She felt a warm surge of anticipation for the night to come. A send-off like no other. Going-away sex was the best kind. They'd have to go at least three rounds to hold them over until they saw each other again. Airic scooped her up effortlessly like she was being carried over the threshold. Venus called out to her best friend who was wearing the exact same shimmering silver brides maid's dress, making it look sexy and glamorous while Venus felt like a foil-wrapped chocolate bar.
"Wendy, catch!" She threw the small bouquet and blew a kiss.
Wendy caught the bouquet and now held two, shaking them in front of her like pompoms. Her rich brown skin gleamed against the shiny gown. "Call me when you get settled in L.A. I'll keep an eye on your man for you, don't worry."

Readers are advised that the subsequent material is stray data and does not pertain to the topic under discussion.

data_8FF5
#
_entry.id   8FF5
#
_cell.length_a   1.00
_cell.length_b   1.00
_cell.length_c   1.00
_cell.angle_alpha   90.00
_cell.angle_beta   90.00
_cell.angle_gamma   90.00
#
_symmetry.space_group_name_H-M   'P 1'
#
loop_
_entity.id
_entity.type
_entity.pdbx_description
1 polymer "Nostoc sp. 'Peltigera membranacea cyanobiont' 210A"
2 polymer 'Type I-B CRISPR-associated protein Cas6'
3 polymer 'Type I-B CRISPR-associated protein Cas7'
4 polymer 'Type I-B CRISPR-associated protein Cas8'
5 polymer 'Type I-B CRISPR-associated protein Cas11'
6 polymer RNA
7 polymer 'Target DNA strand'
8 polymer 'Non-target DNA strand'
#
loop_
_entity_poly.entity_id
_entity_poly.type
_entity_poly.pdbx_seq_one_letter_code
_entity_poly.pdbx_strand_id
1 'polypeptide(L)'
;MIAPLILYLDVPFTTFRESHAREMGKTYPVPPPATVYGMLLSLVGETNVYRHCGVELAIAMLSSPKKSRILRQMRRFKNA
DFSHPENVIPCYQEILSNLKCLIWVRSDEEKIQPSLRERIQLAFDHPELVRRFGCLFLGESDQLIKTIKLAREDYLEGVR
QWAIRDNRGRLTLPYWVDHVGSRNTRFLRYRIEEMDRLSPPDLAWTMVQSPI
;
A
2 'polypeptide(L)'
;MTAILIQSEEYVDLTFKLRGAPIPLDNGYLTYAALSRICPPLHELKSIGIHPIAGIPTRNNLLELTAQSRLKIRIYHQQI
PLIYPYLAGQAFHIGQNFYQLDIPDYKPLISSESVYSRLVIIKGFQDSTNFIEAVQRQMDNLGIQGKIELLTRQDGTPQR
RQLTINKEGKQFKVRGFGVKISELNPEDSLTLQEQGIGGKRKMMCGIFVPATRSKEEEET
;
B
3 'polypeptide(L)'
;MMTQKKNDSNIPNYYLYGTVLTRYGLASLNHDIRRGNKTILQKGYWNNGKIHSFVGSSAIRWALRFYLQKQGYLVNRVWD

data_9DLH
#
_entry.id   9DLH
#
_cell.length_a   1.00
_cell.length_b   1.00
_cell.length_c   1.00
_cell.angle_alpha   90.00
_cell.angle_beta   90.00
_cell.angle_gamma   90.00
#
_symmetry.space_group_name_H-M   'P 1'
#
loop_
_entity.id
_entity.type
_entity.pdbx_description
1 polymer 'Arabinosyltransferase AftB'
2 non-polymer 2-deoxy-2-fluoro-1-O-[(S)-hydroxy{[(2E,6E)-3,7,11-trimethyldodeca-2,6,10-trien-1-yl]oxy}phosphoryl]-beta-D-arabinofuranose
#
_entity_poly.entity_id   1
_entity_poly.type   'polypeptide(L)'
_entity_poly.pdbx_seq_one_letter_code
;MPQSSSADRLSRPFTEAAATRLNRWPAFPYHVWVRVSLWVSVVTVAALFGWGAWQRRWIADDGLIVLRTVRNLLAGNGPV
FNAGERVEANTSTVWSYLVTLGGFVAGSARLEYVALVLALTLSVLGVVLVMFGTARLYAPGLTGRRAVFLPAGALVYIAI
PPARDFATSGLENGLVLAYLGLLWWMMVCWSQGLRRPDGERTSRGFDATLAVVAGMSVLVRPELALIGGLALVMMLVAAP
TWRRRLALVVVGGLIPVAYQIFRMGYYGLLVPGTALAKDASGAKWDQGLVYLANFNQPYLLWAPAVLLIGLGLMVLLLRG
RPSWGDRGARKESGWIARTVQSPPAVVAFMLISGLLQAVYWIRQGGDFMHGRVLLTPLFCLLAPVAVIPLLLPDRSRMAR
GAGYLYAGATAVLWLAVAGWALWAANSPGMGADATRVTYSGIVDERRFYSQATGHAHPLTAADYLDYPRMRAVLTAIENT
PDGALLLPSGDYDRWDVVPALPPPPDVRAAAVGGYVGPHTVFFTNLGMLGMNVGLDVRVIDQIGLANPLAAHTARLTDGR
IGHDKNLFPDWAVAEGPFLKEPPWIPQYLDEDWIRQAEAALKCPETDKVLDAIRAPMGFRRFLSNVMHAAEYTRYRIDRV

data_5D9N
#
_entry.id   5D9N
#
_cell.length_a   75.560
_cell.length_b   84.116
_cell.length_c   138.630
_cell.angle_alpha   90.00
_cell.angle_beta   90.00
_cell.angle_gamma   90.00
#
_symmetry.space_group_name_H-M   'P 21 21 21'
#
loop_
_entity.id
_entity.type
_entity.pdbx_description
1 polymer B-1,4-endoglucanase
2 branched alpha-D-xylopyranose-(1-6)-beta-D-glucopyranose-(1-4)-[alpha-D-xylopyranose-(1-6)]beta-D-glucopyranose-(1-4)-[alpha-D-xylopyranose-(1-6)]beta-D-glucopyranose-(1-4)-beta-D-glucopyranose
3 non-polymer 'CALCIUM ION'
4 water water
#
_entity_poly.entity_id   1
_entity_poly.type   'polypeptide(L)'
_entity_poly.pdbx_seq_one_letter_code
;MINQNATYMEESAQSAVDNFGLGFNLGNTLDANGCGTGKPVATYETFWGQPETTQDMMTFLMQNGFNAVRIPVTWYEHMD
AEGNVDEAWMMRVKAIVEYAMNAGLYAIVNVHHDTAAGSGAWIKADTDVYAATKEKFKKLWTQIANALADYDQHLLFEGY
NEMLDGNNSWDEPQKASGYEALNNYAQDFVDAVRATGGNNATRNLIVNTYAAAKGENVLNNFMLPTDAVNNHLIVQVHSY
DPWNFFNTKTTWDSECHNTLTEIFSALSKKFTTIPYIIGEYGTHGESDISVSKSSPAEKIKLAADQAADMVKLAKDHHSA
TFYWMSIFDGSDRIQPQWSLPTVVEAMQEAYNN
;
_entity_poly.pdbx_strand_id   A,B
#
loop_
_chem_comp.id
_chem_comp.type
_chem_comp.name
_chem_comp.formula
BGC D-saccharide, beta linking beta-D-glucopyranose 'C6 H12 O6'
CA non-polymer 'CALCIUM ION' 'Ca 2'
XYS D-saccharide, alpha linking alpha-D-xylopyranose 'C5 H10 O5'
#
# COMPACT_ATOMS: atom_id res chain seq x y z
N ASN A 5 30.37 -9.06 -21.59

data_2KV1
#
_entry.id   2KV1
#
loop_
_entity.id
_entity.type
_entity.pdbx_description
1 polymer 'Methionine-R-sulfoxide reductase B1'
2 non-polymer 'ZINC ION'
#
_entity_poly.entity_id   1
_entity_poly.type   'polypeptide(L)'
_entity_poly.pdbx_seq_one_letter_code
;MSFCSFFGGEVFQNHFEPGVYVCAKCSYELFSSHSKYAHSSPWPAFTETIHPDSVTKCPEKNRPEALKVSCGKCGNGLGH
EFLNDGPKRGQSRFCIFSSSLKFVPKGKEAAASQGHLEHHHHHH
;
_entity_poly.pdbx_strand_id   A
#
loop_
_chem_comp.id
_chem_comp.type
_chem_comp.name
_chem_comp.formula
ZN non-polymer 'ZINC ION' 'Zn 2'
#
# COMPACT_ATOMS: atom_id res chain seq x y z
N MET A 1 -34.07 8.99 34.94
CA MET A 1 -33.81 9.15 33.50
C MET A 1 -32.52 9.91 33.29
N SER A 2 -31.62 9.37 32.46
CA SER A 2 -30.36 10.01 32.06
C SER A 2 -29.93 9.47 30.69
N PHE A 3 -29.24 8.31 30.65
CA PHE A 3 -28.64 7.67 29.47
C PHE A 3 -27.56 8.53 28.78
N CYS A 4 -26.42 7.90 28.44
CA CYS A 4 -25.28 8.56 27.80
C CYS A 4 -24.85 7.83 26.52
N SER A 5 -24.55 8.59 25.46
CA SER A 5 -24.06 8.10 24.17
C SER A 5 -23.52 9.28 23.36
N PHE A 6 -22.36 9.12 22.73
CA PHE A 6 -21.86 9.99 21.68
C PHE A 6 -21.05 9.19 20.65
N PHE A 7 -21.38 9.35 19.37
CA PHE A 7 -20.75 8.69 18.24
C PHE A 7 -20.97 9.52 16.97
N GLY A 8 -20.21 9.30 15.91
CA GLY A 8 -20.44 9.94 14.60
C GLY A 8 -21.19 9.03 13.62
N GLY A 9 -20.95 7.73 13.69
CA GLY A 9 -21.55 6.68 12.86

Venus grinned revealing a set of just-whitened teeth, feeling light in Airic's arms. "This man doesn't need watching, he's in love." She kicked her leg out as she was being whisked out of the wedding garden past the idle crowd of well-wishers. For the moment, she felt like she was the bride. She blew kisses to no one in particular while Airic carted her off. She snuggled into the sweet, heavy scent of his cologne. No rush, she thought. Her day would come.
From the Hardcover edition.
1. The novel opens with Venus’ recurring nightmare: she is abandoned on her wedding day when Clint is lured away by a glamorous actress who tells him, “You know you need a real woman, someone who’s going to love you and take care of you and put you first at all times.” Is Venus afraid that she is truly incapable of putting someone first, or merely afraid that Clint thinks so? Why do you think this dream features Clint rather than Airic as the groom?